[41] “No Football Games,” Fall River Daily Herald, Oct. 10, 1896, 6; “Frozen Out,” Fall River Daily Globe, Oct. 27, 1896, 8.

[42] “The C.C.’s Defeated,” Fall River Daily Globe, Nov. 7, 1898, 7.

[43] “Pawtucket Team Made an Excellent Showing Against Fall River Floats,” Pawtucket Evening Times, Oct. 31, 1898, 2; “Saturday’s Game,” Pawtucket Evening Times, Oct. 20, 1898, 2.

[44] “The Pawtuckets Defeated the Strong C.C’s After a Pretty Exhibition,” Pawtucket Evening Times, Nov. 7, 1898, 2; “Temporary Organization,” Fall River Daily Globe, Nov. 21, 1898, 8.

[45] “Pawtucket Defeated,” Pawtucket Evening Times, Nov. 25, 1898, 2.

[46] “Weather a Detriment,” Fall River Daily Globe, Dec. 2, 1898, 4; “N. E. Football League,” Fall River Daily Globe, Dec. 21, 1898, 8: “Association Football,” Fall River Daily Herald, Mar. 27, 1899, 4.

[47] “Association Foot Ball,” Pawtucket Evening Times, Apr. 19, 1899, 2.

[48] “Rovers Were Badly Beaten,” Pawtucket Evening Times, Nov. 27, 1899, 2; “North End Victorious,” Pawtucket Evening Times, Jan. 1, 1900, 2; “Honors Even,” Pawtucket Evening Times, February 12, 1900, 9.

[49] “Game Schedule,” Pawtucket Evening Times, Dec. 10, 1900, 2; “Darkness Interfered,” Pawtucket Evening Times, Nov. 26, 1900, 2; “Association Football,” Pawtucket Evening Bulletin, Nov. 30, 1900, 2; “Amateur Football,” Pawtucket Evening Times, Nov. 30, 1900, 2; “Attleboro 7, Atherton 0,” Pawtucket Evening Times, Dec. 3, 1900, 2; “League Football,” Pawtucket Evening Times, Dec. 17, 1900, 2; “Attleboro Still Leading,” Pawtucket Evening Times, Dec. 24, 1900, 2; “Called a Draw,” Pawtucket Evening Times, Dec. 31, 1900, 2; “Amateur League Football Games,” Pawtucket Evening Times, Jan. 7, 1901, 2; “No Goals Gained,” Pawtucket Evening Times, Jan. 28, 1901, 2; “Schedule Off,” Pawtucket Evening Times, April 1, 1901, 9; “Manville Beats Attleboro Team,” Pawtucket Evening Times, April 15, 1901, 2; “Attleboro Wins,” Pawtucket Evening Times, April 22, 1901, 9.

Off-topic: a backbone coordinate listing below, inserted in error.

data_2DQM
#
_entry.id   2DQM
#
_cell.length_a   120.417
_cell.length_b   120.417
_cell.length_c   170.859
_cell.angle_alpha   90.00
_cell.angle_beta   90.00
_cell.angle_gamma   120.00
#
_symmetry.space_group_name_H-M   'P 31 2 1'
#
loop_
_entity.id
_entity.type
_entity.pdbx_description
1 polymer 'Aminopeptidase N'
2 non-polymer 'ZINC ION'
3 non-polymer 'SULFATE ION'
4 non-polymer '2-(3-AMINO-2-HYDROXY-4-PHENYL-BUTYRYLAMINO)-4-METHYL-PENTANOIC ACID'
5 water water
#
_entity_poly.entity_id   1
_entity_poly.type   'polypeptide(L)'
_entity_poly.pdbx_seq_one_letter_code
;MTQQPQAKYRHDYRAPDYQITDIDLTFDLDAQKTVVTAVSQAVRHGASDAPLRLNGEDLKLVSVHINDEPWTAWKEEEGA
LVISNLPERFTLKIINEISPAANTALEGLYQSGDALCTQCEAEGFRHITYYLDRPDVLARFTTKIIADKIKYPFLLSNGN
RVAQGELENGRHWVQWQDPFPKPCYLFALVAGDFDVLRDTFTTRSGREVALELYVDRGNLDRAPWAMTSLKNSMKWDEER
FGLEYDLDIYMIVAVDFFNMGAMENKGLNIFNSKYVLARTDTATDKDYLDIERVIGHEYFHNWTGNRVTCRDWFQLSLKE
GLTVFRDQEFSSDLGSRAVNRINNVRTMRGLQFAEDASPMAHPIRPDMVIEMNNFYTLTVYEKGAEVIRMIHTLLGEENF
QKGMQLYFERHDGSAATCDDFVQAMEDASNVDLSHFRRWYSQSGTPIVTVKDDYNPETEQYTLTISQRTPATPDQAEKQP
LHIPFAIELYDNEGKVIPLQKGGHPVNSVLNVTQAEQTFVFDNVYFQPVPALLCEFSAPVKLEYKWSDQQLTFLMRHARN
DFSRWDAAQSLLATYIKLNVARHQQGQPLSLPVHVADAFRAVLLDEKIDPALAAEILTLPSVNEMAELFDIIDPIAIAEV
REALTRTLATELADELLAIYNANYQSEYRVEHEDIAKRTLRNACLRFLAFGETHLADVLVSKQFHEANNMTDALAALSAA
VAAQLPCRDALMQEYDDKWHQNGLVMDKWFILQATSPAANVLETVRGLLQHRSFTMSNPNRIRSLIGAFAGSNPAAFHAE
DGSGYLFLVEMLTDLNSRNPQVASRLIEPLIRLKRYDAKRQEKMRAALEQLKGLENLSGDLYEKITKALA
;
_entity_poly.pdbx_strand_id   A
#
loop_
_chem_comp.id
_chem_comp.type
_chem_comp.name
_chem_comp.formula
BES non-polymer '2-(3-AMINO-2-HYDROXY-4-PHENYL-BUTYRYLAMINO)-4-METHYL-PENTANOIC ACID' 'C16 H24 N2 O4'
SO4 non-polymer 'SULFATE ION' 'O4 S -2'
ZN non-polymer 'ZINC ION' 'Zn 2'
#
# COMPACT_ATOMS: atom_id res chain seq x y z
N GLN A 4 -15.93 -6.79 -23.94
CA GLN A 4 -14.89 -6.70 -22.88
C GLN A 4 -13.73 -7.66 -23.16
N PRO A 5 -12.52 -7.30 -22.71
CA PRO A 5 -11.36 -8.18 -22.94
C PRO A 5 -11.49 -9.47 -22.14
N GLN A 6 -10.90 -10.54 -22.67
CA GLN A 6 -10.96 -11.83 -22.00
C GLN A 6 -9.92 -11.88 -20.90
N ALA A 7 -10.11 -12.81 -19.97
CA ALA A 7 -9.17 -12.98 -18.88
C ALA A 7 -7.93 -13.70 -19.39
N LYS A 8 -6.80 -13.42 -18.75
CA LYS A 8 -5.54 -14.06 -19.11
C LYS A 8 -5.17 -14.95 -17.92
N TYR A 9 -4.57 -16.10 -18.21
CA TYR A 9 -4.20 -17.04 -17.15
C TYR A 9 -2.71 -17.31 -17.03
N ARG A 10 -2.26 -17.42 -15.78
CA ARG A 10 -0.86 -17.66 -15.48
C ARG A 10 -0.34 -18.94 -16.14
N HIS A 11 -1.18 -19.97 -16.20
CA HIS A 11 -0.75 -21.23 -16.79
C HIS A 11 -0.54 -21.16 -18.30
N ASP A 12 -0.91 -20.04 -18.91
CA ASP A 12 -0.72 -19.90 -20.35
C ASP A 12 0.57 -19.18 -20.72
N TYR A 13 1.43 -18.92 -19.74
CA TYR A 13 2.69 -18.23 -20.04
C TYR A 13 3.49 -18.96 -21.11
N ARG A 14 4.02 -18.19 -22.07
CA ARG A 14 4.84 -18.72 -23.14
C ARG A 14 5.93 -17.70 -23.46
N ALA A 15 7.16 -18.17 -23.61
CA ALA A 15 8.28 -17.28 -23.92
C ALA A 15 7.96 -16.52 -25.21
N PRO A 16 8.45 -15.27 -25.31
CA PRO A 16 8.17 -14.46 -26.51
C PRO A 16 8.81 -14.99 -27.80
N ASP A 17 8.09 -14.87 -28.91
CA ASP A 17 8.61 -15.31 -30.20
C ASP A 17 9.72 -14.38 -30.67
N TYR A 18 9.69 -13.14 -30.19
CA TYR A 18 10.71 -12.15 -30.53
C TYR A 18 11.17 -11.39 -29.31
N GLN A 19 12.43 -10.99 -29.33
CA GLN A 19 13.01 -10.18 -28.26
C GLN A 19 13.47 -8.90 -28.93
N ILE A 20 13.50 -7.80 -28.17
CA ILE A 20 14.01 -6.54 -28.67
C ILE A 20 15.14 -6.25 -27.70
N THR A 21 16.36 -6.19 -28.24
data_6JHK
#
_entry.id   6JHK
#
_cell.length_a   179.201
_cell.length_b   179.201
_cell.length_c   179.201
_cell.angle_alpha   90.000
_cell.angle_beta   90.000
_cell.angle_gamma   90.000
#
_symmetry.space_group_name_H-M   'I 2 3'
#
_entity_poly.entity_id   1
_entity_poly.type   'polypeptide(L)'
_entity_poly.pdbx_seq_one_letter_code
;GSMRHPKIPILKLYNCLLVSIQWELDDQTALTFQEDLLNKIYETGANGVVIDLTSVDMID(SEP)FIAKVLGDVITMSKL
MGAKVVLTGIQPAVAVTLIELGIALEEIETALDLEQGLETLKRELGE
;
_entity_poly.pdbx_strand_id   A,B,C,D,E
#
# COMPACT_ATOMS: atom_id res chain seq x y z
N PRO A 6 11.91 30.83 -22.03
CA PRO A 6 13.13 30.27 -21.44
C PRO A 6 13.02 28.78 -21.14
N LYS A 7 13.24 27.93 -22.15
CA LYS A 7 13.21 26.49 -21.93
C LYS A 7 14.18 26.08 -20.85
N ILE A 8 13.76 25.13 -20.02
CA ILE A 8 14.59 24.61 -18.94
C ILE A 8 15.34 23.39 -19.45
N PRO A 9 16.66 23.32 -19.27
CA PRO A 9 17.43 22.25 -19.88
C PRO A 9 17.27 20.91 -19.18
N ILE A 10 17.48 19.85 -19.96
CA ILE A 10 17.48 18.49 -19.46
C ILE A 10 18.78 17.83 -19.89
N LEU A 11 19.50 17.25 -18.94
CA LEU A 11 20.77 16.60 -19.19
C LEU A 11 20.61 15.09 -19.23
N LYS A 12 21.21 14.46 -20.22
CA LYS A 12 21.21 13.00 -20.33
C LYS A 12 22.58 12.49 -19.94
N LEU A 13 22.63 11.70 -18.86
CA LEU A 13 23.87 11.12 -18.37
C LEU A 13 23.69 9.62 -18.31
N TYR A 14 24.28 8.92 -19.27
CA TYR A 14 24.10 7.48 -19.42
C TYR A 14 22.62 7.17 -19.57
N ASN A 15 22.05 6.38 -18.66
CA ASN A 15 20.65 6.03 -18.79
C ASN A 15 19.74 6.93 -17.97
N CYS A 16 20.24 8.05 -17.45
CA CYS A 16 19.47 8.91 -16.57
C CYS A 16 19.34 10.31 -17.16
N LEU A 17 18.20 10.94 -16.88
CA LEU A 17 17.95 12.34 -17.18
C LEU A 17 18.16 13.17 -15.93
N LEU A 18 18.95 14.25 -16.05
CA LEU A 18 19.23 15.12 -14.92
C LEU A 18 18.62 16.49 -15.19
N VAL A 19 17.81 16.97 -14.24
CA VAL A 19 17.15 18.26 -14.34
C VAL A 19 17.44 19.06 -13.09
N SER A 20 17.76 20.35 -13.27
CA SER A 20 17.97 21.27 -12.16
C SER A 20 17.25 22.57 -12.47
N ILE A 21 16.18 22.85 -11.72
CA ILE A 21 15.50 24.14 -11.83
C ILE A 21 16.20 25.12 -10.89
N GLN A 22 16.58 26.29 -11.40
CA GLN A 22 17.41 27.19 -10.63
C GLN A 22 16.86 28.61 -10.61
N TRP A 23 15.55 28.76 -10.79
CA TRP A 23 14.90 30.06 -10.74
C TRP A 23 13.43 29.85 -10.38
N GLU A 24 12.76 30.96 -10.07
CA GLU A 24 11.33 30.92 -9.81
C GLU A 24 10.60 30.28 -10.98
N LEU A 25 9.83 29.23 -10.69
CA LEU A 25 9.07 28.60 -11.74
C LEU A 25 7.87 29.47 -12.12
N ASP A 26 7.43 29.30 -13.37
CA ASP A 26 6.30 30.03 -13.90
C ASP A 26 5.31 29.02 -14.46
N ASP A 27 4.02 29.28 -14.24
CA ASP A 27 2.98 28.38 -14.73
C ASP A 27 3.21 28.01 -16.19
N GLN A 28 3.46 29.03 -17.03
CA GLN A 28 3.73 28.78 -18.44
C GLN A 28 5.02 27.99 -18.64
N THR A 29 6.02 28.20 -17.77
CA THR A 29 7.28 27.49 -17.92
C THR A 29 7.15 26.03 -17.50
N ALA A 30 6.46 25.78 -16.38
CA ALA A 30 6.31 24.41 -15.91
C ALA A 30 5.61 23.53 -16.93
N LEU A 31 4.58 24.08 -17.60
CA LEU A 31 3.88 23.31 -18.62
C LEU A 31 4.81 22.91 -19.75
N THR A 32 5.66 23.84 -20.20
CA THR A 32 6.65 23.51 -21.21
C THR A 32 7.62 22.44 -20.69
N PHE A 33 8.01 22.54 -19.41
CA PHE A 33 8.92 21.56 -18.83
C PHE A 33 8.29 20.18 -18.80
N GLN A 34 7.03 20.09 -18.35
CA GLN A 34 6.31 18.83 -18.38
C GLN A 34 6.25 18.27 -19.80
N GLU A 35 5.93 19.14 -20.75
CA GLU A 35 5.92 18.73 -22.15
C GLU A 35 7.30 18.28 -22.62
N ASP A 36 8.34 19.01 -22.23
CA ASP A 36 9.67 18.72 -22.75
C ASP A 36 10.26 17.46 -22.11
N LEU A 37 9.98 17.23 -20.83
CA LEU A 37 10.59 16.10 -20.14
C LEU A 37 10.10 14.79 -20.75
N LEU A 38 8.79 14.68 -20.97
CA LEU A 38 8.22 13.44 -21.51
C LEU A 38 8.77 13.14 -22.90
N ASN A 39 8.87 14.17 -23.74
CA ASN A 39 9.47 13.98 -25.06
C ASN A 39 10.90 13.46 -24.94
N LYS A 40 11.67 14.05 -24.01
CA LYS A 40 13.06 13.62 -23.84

[50] Association Football League,” Pawtucket Evening Times, Oct. 17, 1901, 2.

[51] “East End Echoes,” Fall River Daily Globe, Oct. 16, 1901, 7.

[52] “East End Echoes,” Oct. 16, 1901, 7; “East End Echoes,” Fall River Daily Globe, Oct. 18, 1901, 7; “Tomorrow’s Football,” Fall River Daily Herald, Oct. 18, 1901, 2.

[53] “Five to Three,” Fall River Daily Globe, Oct. 21, 1901, 7.

[54] “Five to Three,” 7.

[55] “Rovers-Thornton,” Fall River Daily Herald, Oct. 21, 1901, 6.

[56] “Rovers Win,” Fall River Daily Evening News, Oct. 21, 1901, 7. Inexplicably, Oliver is identified in the Fall River newspaper reports with the first initial “J,” with the Daily Globe referring to him as “Jim.” No reports have been found to suggest the oldest Watson brother, James, who was 34 years old at the time, played soccer. The same report reverses the ages of Oliver, then 29, and his younger brother Fred, who was 26. Reports on the brothers’ next match together use the correct initials.

[57] “Acorns defeated,” Fall River Daily Herald, Oct. 28, 1901, 6.

[58] “Association Football League,” Pawtucket Evening Times, Oct. 15, 1901, 9; “Association Football League,” Pawtucket Evening Times, Oct. 17, 1901, 2.